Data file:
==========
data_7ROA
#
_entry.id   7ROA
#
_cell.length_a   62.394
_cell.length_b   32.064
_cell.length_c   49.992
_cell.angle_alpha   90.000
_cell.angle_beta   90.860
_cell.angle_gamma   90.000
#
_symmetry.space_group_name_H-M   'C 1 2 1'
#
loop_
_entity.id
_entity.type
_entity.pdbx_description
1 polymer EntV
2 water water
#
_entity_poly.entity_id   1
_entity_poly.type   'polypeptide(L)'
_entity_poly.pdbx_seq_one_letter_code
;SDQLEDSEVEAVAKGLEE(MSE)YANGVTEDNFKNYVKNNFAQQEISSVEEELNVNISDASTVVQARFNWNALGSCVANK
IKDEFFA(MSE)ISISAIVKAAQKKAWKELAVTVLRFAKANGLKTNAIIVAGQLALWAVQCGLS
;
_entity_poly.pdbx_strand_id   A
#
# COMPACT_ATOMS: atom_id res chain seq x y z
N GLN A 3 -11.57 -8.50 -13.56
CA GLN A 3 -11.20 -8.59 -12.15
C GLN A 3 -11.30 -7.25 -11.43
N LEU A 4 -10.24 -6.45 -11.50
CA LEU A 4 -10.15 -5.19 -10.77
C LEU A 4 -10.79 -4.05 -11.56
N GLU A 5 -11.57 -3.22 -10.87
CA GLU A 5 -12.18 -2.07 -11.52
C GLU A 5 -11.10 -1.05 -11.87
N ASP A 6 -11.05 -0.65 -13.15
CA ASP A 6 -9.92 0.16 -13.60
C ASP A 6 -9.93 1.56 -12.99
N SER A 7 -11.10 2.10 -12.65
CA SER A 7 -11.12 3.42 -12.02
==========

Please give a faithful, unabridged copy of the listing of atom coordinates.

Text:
data_7ROA
#
_entry.id   7ROA
#
_cell.length_a   62.394
_cell.length_b   32.064
_cell.length_c   49.992
_cell.angle_alpha   90.000
_cell.angle_beta   90.860
_cell.angle_gamma   90.000
#
_symmetry.space_group_name_H-M   'C 1 2 1'
#
loop_
_entity.id
_entity.type
_entity.pdbx_description
1 polymer EntV
2 water water
#
_entity_poly.entity_id   1
_entity_poly.type   'polypeptide(L)'
_entity_poly.pdbx_seq_one_letter_code
;SDQLEDSEVEAVAKGLEE(MSE)YANGVTEDNFKNYVKNNFAQQEISSVEEELNVNISDASTVVQARFNWNALGSCVANK
IKDEFFA(MSE)ISISAIVKAAQKKAWKELAVTVLRFAKANGLKTNAIIVAGQLALWAVQCGLS
;
_entity_poly.pdbx_strand_id   A
#
# COMPACT_ATOMS: atom_id res chain seq x y z
N GLN A 3 -11.57 -8.50 -13.56
CA GLN A 3 -11.20 -8.59 -12.15
C GLN A 3 -11.30 -7.25 -11.43
N LEU A 4 -10.24 -6.45 -11.50
CA LEU A 4 -10.15 -5.19 -10.77
C LEU A 4 -10.79 -4.05 -11.56
N GLU A 5 -11.57 -3.22 -10.87
CA GLU A 5 -12.18 -2.07 -11.52
C GLU A 5 -11.10 -1.05 -11.87
N ASP A 6 -11.05 -0.65 -13.15
CA ASP A 6 -9.92 0.16 -13.60
C ASP A 6 -9.93 1.56 -12.99
N SER A 7 -11.10 2.10 -12.65
CA SER A 7 -11.12 3.42 -12.02